Game Epidemic

Both boys and girls, school children from the very young all the way to university students crowd the internet cafes of China. It’s a statistic that may be interpreted by some as the rise of the empowered and informed masses, the armament of a population to resist the singularly dominating force that is the Chinese centralized authority. China has the world’s second largest population of internet users, after the US, and it is thought that a majority of these are of the youngest generations.

However, looking around as I sit in the rickety chair of this internet cafe in Kunming, Yunnan Province, listening to the constant pulse of key strikes and the frequent zings, pops and whizzes from nearby headphones, it is easy to interpret something different entirely. A vast majority of the computer screens here – almost every single one, in fact – is illuminated by Orks building castles and battling humans, avitars dancing to doped up generic techno music, or special forces operatives picking off the enemy through a night vision scope. A few screens have a movie playing in one corner, a program downloading mp3’s in another, and three different chat conversations happening simultaneously in whatever is left on the lcd.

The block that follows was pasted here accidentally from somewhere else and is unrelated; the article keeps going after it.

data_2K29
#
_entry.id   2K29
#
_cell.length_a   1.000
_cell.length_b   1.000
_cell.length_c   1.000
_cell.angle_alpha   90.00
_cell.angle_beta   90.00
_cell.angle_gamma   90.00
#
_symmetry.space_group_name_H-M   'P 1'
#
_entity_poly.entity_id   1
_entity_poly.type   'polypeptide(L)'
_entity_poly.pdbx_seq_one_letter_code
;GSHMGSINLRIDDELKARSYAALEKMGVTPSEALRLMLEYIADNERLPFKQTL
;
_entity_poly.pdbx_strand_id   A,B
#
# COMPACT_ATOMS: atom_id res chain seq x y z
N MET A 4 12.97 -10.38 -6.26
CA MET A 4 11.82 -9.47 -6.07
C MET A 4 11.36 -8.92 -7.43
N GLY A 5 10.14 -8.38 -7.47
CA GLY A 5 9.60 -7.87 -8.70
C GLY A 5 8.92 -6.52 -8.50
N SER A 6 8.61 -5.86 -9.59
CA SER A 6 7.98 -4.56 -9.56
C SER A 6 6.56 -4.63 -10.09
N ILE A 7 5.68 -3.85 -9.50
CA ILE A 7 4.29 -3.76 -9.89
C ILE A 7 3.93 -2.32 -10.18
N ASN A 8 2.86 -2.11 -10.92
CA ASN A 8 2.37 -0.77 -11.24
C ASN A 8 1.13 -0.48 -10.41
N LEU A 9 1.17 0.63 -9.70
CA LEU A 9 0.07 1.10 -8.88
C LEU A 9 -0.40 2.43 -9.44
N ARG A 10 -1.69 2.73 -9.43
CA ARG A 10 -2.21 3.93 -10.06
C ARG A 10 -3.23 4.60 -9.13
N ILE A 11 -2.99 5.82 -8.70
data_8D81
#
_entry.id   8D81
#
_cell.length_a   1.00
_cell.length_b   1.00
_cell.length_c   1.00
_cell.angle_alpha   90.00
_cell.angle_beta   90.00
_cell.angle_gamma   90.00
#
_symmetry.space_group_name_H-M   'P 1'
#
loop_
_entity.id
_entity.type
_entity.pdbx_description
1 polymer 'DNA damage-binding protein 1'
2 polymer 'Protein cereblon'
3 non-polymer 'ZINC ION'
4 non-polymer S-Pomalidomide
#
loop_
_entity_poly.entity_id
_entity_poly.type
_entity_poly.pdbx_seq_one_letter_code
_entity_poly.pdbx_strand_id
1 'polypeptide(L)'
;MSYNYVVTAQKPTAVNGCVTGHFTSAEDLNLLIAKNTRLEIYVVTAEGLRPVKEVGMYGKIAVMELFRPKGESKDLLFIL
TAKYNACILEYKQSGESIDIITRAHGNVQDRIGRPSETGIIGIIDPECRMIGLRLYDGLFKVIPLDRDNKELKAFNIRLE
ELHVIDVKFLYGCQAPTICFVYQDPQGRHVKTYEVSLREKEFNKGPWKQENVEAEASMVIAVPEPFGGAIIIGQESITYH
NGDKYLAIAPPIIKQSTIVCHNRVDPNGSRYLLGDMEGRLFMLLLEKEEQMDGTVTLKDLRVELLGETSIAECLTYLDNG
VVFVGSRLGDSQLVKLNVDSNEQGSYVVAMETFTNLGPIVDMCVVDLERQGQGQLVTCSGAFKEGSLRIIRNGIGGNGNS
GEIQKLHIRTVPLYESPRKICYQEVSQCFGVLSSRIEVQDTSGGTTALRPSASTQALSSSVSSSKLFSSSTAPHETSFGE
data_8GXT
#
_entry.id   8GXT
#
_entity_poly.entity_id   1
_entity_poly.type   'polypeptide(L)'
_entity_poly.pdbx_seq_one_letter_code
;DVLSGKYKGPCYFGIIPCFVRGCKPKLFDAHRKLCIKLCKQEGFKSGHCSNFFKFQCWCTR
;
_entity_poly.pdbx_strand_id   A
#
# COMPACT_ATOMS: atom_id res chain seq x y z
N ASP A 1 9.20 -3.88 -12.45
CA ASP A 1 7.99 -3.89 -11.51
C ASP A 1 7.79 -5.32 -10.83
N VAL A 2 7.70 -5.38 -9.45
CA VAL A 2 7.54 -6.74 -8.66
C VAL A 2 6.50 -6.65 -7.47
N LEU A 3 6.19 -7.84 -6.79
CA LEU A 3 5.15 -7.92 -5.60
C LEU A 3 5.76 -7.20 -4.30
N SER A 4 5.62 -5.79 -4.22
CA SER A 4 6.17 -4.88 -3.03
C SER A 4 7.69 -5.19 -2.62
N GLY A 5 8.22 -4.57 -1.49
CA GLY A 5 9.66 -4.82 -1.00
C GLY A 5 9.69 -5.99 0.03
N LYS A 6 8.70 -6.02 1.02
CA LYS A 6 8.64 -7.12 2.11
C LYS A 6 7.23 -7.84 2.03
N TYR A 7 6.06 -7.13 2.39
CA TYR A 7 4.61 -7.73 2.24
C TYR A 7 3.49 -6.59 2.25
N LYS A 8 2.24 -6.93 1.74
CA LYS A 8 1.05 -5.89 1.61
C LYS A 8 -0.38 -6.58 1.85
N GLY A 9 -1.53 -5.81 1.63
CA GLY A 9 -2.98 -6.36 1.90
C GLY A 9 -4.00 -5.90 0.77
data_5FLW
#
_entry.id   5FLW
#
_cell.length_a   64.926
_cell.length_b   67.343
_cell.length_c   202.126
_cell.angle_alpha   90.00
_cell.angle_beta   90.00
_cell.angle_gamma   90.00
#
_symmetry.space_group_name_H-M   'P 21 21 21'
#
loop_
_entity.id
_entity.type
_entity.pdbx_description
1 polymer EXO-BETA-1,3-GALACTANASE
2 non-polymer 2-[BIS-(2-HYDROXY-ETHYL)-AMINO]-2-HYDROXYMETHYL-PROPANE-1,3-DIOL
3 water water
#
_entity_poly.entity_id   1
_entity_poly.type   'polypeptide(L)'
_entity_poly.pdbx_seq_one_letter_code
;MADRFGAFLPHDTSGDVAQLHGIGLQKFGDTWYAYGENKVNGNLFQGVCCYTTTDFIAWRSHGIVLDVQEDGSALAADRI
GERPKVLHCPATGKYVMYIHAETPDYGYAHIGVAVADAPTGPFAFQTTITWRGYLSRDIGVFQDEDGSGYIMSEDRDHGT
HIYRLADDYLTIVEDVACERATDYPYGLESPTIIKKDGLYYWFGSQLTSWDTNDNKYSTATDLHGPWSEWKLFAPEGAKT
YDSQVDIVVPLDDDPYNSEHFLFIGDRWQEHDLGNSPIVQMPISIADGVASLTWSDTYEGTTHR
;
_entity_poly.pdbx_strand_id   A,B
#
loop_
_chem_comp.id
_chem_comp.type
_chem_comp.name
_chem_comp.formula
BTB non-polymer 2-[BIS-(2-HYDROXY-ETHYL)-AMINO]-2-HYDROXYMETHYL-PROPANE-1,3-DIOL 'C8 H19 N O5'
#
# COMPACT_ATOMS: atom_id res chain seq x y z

Granted, email and other digital chat services have been proven as effective organizational tools in some cases of activism and social action, but judging by the number of smiley faces and cute pictures in the chat conversations and the giggles of the typers, I am guessing that the topic of the democracy movement has not come up today.

In fact, the popularity of internet cafes in China’s cities has reached levels that have provoked responses from the authorities. While other actions have indeed been blatant attempts to maintain control over access to information and communication, these recent acts have been a response to what is seen by many as an epidemic of online game playing. Some places do not allow people under the age of 18, and others won’t let children in if they are wearing school uniforms or if it is during school time.

I recently had a conversation with someone who was researching the occurance of homeless children in Kunming, and she said that one of the causes leading to child homelessness has been internet cafes. Children go to the cafe to play games so often that they just stop going home – they spend all the money they have, and turn to petty crime to fund their habit/ addiction.

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